Medical errors in the US – third leading cause of death in the US
An article published by the CNN in December 2013 cites that medical errors kill more than 200,000 people every year in the United States, according to a study published by the Journal of Patient Safety in September 2013. Medical error is “probably the third leading cause of death” in the US according to Dr. Peter Pronovost, Senior Vice President for patient safety and quality at Johns Hopkins Hospital told CNN during a 2012 investigation into common medical mistakes.
Deaths resulting from post-operative complications in Australia
A study conducted by David A Story in 2013 which compared patient data from three Melbourne hospitals in Australia – Austin, Alfred and the Royal Melbourne Hospital to data from 20 institutions in all the capital cities across New Zealand and Australia, as well as smaller centres in Tasmania and rural NSW; found that 20% of patients from the set of data examined experienced complications within 5-days of admission, with 10% of those patients being admitted to critical care, of which around 50% were admitted within 5-days. 5% of the patients died within 30-days, and there were around 30 complications per 100 patients, with many developing more than one defined complication. A national audit conducted by the Australian and New Zealand Audits of Surgical Mortality in 2015 shows delays in treatment or decisions by surgeons to perform futile surgeries are still the most common problems linked to surgical deaths. The national audit has also found that more than one in 10 deaths during or after surgery involved flawed care or serious injury caused by the treatment, 32% of patients who developed an infection died with a clinically significant infection, 5% of patients admitted had an adverse event whilst in patient care, and 59% of infections were acquired during admission (data excludes NSW).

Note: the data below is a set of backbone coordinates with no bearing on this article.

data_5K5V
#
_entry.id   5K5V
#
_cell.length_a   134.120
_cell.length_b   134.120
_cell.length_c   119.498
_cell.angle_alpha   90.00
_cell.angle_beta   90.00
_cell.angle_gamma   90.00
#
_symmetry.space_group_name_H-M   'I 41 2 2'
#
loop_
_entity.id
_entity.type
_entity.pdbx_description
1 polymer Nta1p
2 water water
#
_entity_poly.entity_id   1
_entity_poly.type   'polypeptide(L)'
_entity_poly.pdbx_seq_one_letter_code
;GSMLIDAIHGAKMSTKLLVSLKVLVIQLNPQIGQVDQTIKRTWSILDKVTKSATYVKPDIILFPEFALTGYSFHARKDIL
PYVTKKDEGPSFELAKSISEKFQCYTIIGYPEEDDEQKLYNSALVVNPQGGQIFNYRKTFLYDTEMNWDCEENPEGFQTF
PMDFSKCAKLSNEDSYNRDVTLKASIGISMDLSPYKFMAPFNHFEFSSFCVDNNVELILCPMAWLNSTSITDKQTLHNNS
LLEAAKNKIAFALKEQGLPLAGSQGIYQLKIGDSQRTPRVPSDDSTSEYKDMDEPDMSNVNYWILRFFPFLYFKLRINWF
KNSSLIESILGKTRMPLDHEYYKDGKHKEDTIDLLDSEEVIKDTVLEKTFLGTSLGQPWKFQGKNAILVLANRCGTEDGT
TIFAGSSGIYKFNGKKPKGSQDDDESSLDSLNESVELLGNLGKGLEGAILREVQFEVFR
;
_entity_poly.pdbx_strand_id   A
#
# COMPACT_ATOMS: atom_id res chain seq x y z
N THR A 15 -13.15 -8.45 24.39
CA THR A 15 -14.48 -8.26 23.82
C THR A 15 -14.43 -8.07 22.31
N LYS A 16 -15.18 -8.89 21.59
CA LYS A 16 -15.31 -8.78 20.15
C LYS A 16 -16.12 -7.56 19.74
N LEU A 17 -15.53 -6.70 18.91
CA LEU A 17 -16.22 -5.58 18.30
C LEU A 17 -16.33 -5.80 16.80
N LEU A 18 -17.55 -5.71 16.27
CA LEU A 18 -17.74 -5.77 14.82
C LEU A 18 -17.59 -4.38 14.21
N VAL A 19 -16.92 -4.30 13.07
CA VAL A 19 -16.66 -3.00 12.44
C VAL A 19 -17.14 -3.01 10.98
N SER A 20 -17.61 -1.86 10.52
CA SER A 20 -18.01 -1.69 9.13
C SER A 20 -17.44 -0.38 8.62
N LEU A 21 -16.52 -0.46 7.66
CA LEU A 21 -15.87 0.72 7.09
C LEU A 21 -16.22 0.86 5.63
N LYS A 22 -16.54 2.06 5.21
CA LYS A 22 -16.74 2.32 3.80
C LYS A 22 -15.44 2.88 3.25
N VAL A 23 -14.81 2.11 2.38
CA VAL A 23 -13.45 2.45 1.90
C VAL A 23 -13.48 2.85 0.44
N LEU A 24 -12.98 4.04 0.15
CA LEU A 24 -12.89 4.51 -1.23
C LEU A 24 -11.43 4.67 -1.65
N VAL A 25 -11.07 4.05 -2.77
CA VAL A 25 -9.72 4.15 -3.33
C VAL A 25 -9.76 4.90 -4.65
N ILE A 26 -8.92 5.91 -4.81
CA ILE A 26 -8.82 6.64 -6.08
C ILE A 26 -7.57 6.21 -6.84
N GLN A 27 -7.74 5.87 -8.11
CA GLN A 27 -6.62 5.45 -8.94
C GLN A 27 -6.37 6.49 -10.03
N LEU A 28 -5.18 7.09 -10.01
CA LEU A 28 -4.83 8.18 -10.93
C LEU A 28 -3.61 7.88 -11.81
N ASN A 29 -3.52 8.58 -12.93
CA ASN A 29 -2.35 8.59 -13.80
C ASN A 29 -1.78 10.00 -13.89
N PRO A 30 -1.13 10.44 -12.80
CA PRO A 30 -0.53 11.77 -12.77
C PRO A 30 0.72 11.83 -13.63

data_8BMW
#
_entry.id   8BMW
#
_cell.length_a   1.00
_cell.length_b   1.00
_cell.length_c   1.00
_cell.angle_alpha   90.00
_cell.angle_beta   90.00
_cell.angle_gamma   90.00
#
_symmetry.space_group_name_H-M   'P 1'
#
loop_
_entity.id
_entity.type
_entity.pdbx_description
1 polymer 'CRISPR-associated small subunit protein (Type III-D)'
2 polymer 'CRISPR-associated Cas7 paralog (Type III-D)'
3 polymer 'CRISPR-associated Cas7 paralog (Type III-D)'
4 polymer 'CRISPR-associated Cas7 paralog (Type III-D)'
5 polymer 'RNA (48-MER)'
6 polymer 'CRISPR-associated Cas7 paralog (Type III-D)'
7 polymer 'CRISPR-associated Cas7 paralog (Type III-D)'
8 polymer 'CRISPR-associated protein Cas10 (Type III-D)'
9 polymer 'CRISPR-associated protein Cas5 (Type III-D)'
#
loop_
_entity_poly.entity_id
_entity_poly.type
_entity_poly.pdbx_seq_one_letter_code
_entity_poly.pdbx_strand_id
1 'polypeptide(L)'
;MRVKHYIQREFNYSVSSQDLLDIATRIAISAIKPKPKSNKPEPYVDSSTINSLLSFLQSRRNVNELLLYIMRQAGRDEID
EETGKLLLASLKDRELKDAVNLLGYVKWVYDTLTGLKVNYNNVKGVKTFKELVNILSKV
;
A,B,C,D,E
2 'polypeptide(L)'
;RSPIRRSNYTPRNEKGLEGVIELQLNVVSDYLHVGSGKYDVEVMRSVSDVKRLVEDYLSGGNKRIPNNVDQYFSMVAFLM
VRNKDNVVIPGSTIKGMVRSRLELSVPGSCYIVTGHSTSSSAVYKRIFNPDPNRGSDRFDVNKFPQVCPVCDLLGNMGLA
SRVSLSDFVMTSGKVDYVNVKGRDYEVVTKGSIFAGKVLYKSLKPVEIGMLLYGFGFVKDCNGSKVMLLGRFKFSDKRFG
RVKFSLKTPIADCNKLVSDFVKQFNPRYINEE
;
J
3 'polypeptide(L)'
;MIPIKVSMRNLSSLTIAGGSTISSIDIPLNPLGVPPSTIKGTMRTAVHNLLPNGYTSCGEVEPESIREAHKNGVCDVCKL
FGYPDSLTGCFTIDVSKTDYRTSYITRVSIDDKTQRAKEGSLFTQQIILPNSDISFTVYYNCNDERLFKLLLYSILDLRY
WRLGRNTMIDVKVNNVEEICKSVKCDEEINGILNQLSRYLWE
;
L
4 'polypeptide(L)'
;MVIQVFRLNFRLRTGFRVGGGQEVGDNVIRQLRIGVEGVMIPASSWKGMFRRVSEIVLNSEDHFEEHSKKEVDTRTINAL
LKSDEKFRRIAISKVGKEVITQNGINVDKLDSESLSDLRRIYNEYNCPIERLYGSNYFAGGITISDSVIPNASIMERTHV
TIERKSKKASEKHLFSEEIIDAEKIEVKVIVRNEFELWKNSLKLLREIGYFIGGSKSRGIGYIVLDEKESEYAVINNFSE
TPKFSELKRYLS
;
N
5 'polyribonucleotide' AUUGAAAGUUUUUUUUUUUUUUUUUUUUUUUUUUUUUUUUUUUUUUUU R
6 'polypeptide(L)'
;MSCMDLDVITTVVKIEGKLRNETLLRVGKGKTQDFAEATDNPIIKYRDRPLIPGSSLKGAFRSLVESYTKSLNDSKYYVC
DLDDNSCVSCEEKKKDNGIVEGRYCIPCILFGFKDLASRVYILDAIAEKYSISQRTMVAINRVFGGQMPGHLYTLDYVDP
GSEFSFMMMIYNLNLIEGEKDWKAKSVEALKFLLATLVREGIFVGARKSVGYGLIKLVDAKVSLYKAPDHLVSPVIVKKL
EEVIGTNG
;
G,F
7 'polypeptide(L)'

Post-operative complications in Ethiopia
A study published in the Journal of Anesthesia & Clinical Research whose aim was to determine morbidity and mortality rate from postoperative pulmonary complications and factors associated among surgical patients that were operated in Gondar University Hospital, Ethiopia from January to April 30, 2013. The study found that out of 84 patients that underwent head and neck procedures, 20 developed post-operative pulmonary complications (23.8%). From 44 lower abdominal cases 11, developed post-operative pulmonary complications (25%). With regard to lower abdominal procedures, out of 240 cases, 56 developed pulmonary complications (23.3%).